Honigman Capitol Report


2023 State of the State Address

Governor Whitmer made history last night as the first Democratic governor in 40 years to speak to a Legislature under complete control of her party. Whitmer delivered her State of the State address focusing on proposals related to lowering costs for Michiganders, the Make it in Michigan Program, fundamental freedoms related to abortion and the Elliott Larsen Civil Rights Act, Education and Public Safety. The state has a projected $9.2 billion surplus to work with this year. Notably absent from her speech was the repeal of the Right-to-Work law, which legislative Democrats indicate is a top priority.


Lowering MI Costs

The Governor highlighted plans to roll back decade old changes to retirement income taxation and expansion of a tax credit for low-income workers. Whitmer’s goal is to eliminate the so-called pension tax for seniors saving half a million households $1,000 annually.

She also proposed an expansion of the Working Families Tax Credit for all low-income earners in Michigan. The Working Families Tax Credit is based on a share of the federal Earned Income Tax Credit (EITC), currently 6%. While many states have their own version of the tax credit, Michigan is one of the less generous programs. Senate Democrats are proposing to increase the tax credit from 6% to 30% beginning in 2022 which will cost $441.6 million annually according to the Senate Fiscal Agency.

Whitmer also called for expanding the Great Start Readiness Program so that all 4 year olds have access to Preschool. Currently the program is available to children whose family household income is up to 250 percent of the federal poverty level.

Make it in Michigan

The Governor next touted the success in bringing jobs and investments to Michigan over the past year highlighting the new chipmaker in Bay City and battery plants in Big Rapids, Grand Rapids and Van Buren Township. In order to continue growth, the Governor is proposing the Make it in Michigan program which focuses on sustainable funding by bringing more supply chains into Michigan and appealing to companies on the cutting-edge of manufacturing. In order to create a talent pipeline and prepare Michiganders for new workforce efforts, Whitmer is proposing lowering the age for people without a college degree to qualify for tuition-free associate’s degrees or skills certificates from 25 to 21 under the Michigan Reconnect program.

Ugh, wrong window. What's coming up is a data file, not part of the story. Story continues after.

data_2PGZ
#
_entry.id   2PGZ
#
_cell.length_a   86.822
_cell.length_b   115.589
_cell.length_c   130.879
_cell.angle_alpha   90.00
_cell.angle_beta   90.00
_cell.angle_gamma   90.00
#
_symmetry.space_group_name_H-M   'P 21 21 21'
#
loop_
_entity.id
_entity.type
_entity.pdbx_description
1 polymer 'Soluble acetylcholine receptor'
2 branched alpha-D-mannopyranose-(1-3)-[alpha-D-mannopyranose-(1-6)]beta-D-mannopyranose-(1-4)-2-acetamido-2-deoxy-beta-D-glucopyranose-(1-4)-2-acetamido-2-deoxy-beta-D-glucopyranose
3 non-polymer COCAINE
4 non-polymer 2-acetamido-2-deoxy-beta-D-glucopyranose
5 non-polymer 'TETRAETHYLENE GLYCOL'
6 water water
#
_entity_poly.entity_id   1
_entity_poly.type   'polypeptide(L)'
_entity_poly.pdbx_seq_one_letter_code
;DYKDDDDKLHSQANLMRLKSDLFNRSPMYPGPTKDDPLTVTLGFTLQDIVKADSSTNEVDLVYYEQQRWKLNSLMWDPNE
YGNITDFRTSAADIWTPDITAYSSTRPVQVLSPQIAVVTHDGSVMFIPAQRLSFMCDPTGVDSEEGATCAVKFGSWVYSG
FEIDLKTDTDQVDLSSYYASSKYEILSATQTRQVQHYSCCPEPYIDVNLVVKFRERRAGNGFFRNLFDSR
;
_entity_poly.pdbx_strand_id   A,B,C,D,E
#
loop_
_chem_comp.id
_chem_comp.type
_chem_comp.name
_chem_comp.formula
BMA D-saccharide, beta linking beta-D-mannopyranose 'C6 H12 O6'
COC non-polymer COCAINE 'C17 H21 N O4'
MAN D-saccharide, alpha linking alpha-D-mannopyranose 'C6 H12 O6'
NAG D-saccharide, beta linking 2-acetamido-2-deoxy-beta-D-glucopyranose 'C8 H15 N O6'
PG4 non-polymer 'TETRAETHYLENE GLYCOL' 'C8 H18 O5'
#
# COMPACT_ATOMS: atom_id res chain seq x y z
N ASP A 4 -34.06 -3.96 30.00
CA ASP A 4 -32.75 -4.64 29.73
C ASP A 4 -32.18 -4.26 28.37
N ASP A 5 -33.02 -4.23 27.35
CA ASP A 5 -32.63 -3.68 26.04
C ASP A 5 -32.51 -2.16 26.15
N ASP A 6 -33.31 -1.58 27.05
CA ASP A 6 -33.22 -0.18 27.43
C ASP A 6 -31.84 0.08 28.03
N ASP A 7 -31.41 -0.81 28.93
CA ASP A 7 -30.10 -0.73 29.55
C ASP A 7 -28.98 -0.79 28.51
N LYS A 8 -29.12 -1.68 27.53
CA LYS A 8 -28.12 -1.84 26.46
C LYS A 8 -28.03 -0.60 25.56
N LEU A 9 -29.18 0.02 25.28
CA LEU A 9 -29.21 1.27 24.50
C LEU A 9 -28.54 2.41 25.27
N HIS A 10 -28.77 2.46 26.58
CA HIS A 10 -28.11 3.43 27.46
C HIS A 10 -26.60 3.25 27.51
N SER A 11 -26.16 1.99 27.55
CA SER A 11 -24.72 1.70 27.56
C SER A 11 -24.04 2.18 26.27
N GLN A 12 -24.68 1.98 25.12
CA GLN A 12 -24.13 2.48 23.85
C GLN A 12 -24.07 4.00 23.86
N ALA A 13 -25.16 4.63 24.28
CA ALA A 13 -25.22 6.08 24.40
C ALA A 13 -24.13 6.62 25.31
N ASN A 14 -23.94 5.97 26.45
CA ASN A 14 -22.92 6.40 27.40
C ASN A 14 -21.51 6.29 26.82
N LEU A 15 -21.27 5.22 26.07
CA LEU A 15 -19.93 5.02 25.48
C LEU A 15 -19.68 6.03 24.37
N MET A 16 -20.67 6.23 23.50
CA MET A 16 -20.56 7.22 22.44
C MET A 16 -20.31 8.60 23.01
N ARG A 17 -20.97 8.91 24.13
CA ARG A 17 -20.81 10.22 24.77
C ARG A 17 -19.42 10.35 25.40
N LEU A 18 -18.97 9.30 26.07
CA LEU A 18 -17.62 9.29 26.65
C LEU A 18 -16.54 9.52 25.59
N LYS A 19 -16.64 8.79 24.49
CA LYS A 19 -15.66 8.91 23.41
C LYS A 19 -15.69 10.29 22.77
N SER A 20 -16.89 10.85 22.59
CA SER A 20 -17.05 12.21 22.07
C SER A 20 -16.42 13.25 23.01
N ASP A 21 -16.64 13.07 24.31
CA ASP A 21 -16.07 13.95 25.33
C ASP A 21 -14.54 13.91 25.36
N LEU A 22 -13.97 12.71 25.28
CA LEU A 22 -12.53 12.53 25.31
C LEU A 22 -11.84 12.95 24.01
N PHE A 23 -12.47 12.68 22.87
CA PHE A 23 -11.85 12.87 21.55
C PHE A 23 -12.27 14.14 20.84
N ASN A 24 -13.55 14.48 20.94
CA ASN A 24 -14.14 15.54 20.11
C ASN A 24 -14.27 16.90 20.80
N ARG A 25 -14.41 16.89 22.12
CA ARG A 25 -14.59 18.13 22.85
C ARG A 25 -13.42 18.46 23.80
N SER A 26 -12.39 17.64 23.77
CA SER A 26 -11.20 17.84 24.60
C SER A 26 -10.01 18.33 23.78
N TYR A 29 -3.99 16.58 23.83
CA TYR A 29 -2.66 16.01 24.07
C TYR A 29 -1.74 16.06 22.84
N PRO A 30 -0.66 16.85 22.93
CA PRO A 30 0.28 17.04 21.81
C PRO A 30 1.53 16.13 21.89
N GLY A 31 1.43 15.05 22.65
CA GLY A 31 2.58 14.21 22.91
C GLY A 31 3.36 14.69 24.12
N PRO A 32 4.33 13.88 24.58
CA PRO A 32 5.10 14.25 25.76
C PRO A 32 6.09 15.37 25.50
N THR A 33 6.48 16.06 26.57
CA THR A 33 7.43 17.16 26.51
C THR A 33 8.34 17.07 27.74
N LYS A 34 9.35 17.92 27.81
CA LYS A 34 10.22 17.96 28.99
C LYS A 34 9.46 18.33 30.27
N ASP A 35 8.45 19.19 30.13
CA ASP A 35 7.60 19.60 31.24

Fundamental Freedoms

Next, Whitmer cited “standing up for their freedoms” as a key element for attracting and retaining young people in Michigan. In order to do so, the Governor opined that repealing the 1931 abortion ban, and expanding the Elliott-Larsen Civil Rights Act to include legal protections for the LGBTQ+ community are key measures to make Michigan a welcome place of opportunity.

Education and Public Safety

Whitmer also proposed increased funding for tutoring and infrastructure under the MI Kids Back on Track Plan. This plan offers every child personalized learning support by investing in tutoring, after-school programs and other learning support systems.

The Governor next called for better training, oversight and mental health resources for law enforcement officers. In addition to proposing changes to law enforcement training and funding, Whitmer also urged the legislature to introduce legislation that requires universal background checks for all firearm sales and mandates safe storage of weapons. The Governor further stated that she will push for extreme risk protection orders, also known as red flag laws, allowing individuals or law enforcement to petition a court to temporarily confiscate an individual’s weapons by showing that the person is a risk to others or themselves.

Republican Response

Republican Party

Senate Minority Leader Aric Nesbitt (R-Lawton) provided the GOP’s official response to the State of the State. Nesbitt focused on issues related to rising grocery prices and Whitmer’s veto record. The Senate Minority Leader also cited Whitmer’s previous proposals to increase gas and business taxes as key indicators of the difference between Democrats and Republicans.

Media Contact

To request an interview or find a speaker, please contact: press@honigman.com

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